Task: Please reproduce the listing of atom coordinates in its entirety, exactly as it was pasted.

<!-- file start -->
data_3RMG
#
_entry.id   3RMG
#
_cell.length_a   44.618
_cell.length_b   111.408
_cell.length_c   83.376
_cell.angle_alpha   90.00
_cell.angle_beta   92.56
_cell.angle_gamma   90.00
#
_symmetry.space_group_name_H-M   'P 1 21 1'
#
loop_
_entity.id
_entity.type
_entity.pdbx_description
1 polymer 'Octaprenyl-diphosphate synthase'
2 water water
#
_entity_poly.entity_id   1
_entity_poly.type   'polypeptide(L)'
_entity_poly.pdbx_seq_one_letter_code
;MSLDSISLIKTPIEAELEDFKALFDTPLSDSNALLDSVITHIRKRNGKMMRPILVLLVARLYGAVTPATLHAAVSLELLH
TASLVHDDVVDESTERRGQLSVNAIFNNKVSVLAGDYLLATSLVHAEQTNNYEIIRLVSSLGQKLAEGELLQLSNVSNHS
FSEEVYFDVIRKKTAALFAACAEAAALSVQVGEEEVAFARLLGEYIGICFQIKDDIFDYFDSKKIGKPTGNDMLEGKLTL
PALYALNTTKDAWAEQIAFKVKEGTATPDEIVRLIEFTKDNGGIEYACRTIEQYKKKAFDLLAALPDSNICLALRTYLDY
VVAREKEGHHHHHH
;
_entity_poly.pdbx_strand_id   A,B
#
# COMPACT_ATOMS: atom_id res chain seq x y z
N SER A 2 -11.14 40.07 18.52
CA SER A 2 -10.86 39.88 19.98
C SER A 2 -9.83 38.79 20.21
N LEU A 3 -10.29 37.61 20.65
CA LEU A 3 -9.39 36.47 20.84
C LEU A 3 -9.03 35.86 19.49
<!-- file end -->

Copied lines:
data_3RMG
#
_entry.id   3RMG
#
_cell.length_a   44.618
_cell.length_b   111.408
_cell.length_c   83.376
_cell.angle_alpha   90.00
_cell.angle_beta   92.56
_cell.angle_gamma   90.00
#
_symmetry.space_group_name_H-M   'P 1 21 1'
#
loop_
_entity.id
_entity.type
_entity.pdbx_description
1 polymer 'Octaprenyl-diphosphate synthase'
2 water water
#
_entity_poly.entity_id   1
_entity_poly.type   'polypeptide(L)'
_entity_poly.pdbx_seq_one_letter_code
;MSLDSISLIKTPIEAELEDFKALFDTPLSDSNALLDSVITHIRKRNGKMMRPILVLLVARLYGAVTPATLHAAVSLELLH
TASLVHDDVVDESTERRGQLSVNAIFNNKVSVLAGDYLLATSLVHAEQTNNYEIIRLVSSLGQKLAEGELLQLSNVSNHS
FSEEVYFDVIRKKTAALFAACAEAAALSVQVGEEEVAFARLLGEYIGICFQIKDDIFDYFDSKKIGKPTGNDMLEGKLTL
PALYALNTTKDAWAEQIAFKVKEGTATPDEIVRLIEFTKDNGGIEYACRTIEQYKKKAFDLLAALPDSNICLALRTYLDY
VVAREKEGHHHHHH
;
_entity_poly.pdbx_strand_id   A,B
#
# COMPACT_ATOMS: atom_id res chain seq x y z
N SER A 2 -11.14 40.07 18.52
CA SER A 2 -10.86 39.88 19.98
C SER A 2 -9.83 38.79 20.21
N LEU A 3 -10.29 37.61 20.65
CA LEU A 3 -9.39 36.47 20.84
C LEU A 3 -9.03 35.86 19.49